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Medford Historical Society Papers, Volume 11., The Second Battle of Bunker's Hill. (search)
nker's Hill, about nine o'clock, and immediately proceeded down the street on the westerly side of Bunker's Hill; a part of the men under the command of Capt. Kyes, at the same time were ordered to take post on the east side of the street, just under the hill, in order to intercept any persons who might escape from the houses in the street, some of which were occupied by the enemy. These houses, which were a little without the compact part of the town, the enemy suffered to remain unburnt in June last, for their own convenience.—They were now surrounded and set fire to by our men. In one of them they found six soldiers, and one woman, all of whom except one refractory fellow, who was killed were brought off. In another of the houses, according to the information of the prisoners, lived seventeen of the enemy's carpenters. As the woman says she went to this house, in order to borrow something, just before our men arrived; but seeing no light, and not being able to get into that part o
he Medford paper to which I have referred, a copy of an order of exercises which you probably all read. These exercises commenced at three o'clock. The graduating class had the usual salutatory in Latin followed by reading in French, German and Spanish, English essay and the valedictory, while the other pupils aided to the best of their ability. Then came award of prizes, given by some of the visiting committee, and the presentation of a gold medal to each graduate. If the reunion came in June, and the weather permitted, a collation was served under the trees in the garden, and a number of pupils showed their proficiency in horsemanship. In the early evening there was a concert given by the pupils, which was followed by social enjoyment and band playing. I have made mention of the possession of ears and eyes by the small fry. The following is what they heard and saw on one Saturday afternoon. It was the usual custom for the principal to go to Boston on that day, and some of the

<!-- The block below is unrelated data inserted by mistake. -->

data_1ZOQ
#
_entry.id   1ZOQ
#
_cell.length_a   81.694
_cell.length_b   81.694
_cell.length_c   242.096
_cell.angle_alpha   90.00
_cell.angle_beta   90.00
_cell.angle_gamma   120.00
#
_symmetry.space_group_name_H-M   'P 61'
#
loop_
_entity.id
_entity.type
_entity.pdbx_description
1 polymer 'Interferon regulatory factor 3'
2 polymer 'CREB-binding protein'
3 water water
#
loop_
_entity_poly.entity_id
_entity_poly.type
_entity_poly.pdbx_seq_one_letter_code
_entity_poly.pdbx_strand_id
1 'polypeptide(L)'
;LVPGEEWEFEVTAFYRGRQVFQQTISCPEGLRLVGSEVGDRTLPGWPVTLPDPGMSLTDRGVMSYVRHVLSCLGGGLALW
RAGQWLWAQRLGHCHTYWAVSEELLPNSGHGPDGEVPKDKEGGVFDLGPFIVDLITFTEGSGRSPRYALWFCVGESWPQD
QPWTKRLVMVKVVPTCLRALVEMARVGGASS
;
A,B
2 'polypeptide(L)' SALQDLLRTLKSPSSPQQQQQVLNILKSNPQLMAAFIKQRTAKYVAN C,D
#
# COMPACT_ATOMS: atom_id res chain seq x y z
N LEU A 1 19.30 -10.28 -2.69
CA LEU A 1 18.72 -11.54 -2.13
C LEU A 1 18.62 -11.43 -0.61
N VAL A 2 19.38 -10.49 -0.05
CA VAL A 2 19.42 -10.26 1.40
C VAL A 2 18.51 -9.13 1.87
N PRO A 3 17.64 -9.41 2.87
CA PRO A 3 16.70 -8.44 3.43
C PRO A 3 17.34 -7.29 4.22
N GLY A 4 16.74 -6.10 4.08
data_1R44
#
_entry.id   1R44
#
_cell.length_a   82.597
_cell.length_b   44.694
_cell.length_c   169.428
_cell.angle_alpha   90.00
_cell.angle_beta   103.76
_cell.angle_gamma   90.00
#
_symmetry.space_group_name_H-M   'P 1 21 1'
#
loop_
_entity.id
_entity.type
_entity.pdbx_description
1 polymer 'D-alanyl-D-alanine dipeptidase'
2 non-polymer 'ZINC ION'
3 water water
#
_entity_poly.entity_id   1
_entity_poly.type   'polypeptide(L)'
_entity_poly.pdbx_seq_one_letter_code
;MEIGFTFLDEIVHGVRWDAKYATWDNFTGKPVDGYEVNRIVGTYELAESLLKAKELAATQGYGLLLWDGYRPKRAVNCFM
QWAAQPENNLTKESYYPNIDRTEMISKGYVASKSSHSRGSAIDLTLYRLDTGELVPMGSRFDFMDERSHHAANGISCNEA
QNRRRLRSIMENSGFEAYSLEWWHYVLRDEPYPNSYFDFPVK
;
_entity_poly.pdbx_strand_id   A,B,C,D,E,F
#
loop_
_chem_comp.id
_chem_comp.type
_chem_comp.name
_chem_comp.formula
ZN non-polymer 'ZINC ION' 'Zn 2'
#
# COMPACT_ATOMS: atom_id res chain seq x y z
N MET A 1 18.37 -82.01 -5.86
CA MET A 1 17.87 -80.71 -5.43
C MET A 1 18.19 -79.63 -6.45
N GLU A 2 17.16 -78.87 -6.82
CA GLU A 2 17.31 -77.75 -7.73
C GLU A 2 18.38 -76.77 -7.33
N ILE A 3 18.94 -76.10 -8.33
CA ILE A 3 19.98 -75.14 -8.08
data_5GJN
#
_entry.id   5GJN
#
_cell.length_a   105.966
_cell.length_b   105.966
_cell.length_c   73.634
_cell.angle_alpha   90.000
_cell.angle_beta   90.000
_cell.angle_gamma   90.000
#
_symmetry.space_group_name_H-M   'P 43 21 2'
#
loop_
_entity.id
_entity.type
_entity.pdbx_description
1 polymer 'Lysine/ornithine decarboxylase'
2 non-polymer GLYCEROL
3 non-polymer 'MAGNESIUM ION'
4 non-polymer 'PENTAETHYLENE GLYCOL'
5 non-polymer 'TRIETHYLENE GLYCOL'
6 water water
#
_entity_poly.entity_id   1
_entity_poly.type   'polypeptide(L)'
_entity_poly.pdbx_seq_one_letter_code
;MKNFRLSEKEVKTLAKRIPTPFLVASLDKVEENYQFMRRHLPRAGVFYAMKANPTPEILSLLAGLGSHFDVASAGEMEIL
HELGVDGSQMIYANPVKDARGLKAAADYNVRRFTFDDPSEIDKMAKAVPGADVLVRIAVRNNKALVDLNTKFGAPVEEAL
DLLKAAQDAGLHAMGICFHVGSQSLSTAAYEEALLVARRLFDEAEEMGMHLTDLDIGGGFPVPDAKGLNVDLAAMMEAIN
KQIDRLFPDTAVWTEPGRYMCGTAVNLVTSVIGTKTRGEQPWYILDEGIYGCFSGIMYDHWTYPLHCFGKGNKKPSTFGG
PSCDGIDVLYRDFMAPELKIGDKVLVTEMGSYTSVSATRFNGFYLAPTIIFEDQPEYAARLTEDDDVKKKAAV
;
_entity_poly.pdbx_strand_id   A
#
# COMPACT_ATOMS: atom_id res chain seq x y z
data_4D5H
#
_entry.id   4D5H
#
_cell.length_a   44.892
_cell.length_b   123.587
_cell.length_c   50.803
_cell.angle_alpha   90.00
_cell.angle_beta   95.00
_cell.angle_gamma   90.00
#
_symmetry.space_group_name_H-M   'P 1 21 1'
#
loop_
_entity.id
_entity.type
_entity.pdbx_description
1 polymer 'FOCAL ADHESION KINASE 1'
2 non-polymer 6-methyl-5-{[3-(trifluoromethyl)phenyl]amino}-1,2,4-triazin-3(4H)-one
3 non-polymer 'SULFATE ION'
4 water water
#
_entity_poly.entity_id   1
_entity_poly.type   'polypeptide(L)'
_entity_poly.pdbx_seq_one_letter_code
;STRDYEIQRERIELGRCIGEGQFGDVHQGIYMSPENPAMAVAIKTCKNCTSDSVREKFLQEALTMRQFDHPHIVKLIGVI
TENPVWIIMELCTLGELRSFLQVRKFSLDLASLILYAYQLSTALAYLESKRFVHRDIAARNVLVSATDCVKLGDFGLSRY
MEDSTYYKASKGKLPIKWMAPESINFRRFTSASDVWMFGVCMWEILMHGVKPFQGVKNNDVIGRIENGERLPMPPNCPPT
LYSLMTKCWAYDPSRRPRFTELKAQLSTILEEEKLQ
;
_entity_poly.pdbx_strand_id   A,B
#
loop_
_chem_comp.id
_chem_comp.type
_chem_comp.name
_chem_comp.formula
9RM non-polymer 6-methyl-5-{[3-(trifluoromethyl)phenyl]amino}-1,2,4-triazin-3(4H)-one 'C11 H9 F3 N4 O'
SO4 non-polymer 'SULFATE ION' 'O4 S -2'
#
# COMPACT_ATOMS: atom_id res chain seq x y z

o, having the Sick & infirm of Seven Regiments left there some of them ill with the Small Pox: & those Surgeons not having had the Small Pox themselves, General Abercromby order'd your Petitioner to remain there with that Command. & ordered the Surgeons up to Ticonderoga with the Army.—That he attended all the Sick there at said Encampment while the Army was gone to the Lake. & dressed near 300 of the wounded when they came down from the Lake; & continued in Said Service from the beginning of June to the last of November: in which Time he exhausted all his med'cine (excepting a small Quantity as appears by his accot) & bought more at Albany having Col. Bagley's Promise that he would endeavour the Province should pay him for them. & his Trouble also—That the Reason of his not petitioning yr Honrs before the last Session was the Absence of Col Bagley, whose Assistance he very much wanted for informing your Honours of the whole Affair. nothing doubting but that your Honours were ever rea